4 Simple Questions You Should Ask to Identify Phishing Emails
What happens when you receive an email from an unknown source with a tempting subject or urgency raising text? Do you respond to the instructions right away or take a moment to address the email’s authenticity? What are the 4 simple questions you should ask to identify phishing emails?
A report by Google highlights that every day Gmail blocks more than 100 million phishing emails. Imagine this bandwidth of phishing emails spamming your inbox and feeding on your vulnerability on a daily frequency. Despite this huge figure, many fools the Gmail spam protection feature and flood your inbox with fraudulent messages, swindling your money and peace of mind.
While many might argue how dangerous it is for one’s safety to respond to such suspicious emails, the temptation to see what stays on the other side is hard to resist. It is this impulse or concern to click on the emails which seem to have come from trustworthy sources, raising an alarm of some sort, if action is not taken instantly. Whether the urgency of clicking on a link relates to updating your login credentials, updating KYC, take action on your bank savings, most of them hold no genuine grounds and are meant to harvest your sensitive information.
But, what do you do if such emails masquerade as coming from legitimate sources, hiding in plain sight to gain remote access to your system and infect it with malware, only to steal your confidential information?
More so, what do you do when your own employees knowingly or unknowingly compromise your system to sensitive data leak. While human resources are considered a strong force, they are also the weakest link to your security. A security breach can impact the finances as well as the reputation of a company. Phishing emails exploit this human tendency of temptation in an organization and feed on its employee’s vulnerabilities. A report by Forbes suggested that insiders were responsible for 36% of the total data thefts, both intentionally and unintentionally. This challenge of your security system is crippled by your human resource through phishing fraud has implications worse than any other cyber-attack.
Cyber-criminals are making their way ahead of the cutting-edge systems, bringing sophisticated attacks in myriad forms. Phishing emails are the most common source of attacks and ransomware on a company. With its rising popularity amongst cyber attackers, it is increasingly used to extort money or cause reputation loss of an individual or an organization.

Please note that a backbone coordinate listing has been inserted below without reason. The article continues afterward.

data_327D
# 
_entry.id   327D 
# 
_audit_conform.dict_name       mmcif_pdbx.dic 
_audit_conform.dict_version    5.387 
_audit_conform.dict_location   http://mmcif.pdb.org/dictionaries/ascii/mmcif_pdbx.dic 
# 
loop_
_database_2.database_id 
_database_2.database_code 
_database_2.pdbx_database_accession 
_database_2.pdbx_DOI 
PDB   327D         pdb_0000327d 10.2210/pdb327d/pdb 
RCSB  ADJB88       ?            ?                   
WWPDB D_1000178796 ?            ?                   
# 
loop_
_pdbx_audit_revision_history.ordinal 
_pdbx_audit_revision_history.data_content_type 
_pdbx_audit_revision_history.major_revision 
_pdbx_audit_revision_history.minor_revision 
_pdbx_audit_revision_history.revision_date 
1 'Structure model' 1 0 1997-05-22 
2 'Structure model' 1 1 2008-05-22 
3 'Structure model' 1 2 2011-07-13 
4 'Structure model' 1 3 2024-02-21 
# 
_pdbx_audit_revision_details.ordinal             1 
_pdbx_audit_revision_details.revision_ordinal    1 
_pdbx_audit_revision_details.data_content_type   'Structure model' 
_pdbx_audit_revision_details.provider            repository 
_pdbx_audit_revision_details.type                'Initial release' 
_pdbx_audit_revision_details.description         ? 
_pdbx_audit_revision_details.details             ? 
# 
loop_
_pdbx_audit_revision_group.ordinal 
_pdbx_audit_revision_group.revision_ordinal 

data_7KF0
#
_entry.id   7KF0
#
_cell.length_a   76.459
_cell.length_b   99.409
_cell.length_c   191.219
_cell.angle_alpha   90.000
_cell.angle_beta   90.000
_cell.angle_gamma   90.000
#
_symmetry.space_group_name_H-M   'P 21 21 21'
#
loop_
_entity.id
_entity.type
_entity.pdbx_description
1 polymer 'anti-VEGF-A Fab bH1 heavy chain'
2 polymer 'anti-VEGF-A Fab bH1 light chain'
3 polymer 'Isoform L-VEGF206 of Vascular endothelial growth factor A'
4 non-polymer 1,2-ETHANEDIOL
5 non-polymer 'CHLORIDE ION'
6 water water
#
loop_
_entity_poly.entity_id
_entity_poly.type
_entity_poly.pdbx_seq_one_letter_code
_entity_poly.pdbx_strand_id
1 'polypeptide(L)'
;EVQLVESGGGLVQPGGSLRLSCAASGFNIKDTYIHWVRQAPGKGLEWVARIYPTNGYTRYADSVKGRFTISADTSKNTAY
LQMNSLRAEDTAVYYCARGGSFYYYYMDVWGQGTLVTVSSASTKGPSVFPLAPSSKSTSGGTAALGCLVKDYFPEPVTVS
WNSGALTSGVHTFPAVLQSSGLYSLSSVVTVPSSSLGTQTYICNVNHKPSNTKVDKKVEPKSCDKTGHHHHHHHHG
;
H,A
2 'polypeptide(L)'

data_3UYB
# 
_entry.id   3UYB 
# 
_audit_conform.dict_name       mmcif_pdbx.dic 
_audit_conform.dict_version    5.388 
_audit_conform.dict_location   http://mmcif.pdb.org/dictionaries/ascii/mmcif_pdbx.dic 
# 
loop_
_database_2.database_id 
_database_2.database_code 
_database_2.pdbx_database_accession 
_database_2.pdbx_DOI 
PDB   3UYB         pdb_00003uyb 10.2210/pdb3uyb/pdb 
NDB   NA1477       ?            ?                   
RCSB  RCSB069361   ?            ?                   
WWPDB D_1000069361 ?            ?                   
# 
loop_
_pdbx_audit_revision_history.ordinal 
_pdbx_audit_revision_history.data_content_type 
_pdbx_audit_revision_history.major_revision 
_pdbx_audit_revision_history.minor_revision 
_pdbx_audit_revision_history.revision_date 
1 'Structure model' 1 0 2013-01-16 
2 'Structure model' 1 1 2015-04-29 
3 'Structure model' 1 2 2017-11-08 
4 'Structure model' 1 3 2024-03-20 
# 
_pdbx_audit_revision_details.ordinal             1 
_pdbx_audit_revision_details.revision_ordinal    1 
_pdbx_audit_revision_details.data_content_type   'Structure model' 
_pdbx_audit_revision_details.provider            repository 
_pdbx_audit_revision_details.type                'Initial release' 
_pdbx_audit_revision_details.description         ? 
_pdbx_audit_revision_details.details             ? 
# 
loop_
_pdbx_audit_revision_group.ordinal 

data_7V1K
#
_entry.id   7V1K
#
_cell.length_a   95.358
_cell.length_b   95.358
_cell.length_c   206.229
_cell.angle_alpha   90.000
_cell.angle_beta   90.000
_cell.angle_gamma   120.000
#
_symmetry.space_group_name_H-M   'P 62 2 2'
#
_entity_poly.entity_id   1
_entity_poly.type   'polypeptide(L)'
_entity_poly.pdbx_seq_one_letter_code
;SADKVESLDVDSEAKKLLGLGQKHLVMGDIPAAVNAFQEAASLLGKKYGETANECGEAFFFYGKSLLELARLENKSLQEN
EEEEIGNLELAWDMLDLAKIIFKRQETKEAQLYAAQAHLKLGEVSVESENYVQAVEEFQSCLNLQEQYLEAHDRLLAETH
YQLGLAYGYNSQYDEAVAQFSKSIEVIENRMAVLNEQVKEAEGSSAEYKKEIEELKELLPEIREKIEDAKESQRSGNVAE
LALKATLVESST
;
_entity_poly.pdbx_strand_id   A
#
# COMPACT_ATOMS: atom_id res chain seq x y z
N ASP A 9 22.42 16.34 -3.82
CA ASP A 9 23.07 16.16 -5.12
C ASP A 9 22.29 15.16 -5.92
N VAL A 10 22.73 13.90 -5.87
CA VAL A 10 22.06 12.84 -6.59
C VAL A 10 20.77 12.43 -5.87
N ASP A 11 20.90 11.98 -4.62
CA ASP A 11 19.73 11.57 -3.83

While the extent of this issue is a major security hazard, the ‘STOP’ solution comprises 4 simple questions that you should ask yourself and teach your employees to consider, whenever you receive an email that asks for you to disclose your personal details. This when followed diligently, can avert the danger of phishing emails.
Let’s walk you through the questions one at a time
S: Does this email look Suspicious?
The moment you receive an email, look for hidden identifiers that can unveil the reality of that email. These may include grammatical errors, spelling mistakes or suspicious email IDs. Legitimate businesses have an automated system for email subject and text checking and almost never commit the error as naïve as bad grammar or wrong spelling. Hence, your first and most important suspicion can arise from identifying these elements.
T: Is this email Telling me to click a link?
Never will a legitimate business or organization, be it public or private ask you to click on a link in the email and enter your login credentials. If your login credentials have expired or need an update for some reason, they would ask you to visit the official website and access your account there.
Hence, receiving an email with a link, asking for action through it is a suspicion in itself and you must delete the email right away, without taking any action. However, if you do have a concern regarding the issue raised over email, you can connect with the company in person or over the phone available on their official website.
O: Is this email Offering something extraordinary?
Businesses do have loyalty programs that offer their clients good offers, discounts, and occasional offers, but never anything extraordinary. Moreover, if they have an offer that sounds tempting, its mention must be on your official account too. To confirm the offerings, you can also call the customer care of that business from their official website. But, refrain from taking action from the link or phone numbers provided in the email.
P: Is this email Pushing me to do something in haste?
No business would give a restricted deadline without prior intimation for an action such as claiming an offer, discount, updating KYC, applying for a job etc. So, if you receive an email that is pushing you to take immediate action and holds an urgency, then your vigilance sense must get heightened immediately to not respond through the email.
Proceed With Caution
Phishing emails are consistently expanding their dangerous territory and thus have gained the status of being an unavoidable threat in the digital age. Your best protection from such scams is to side with caution and use the STOP technique every time you find something sketchy in your inbox.
STOP - Suspicious, Telling, Offering, Pushing
Remember, a genuine company would never ask you to share your confidential, sensitive, personal information via insecure channels such as an email. If the message that a legitimate business is trying to convey is truly important, then they would attempt to contact you through verified methods like telephone, without extorting your personal details.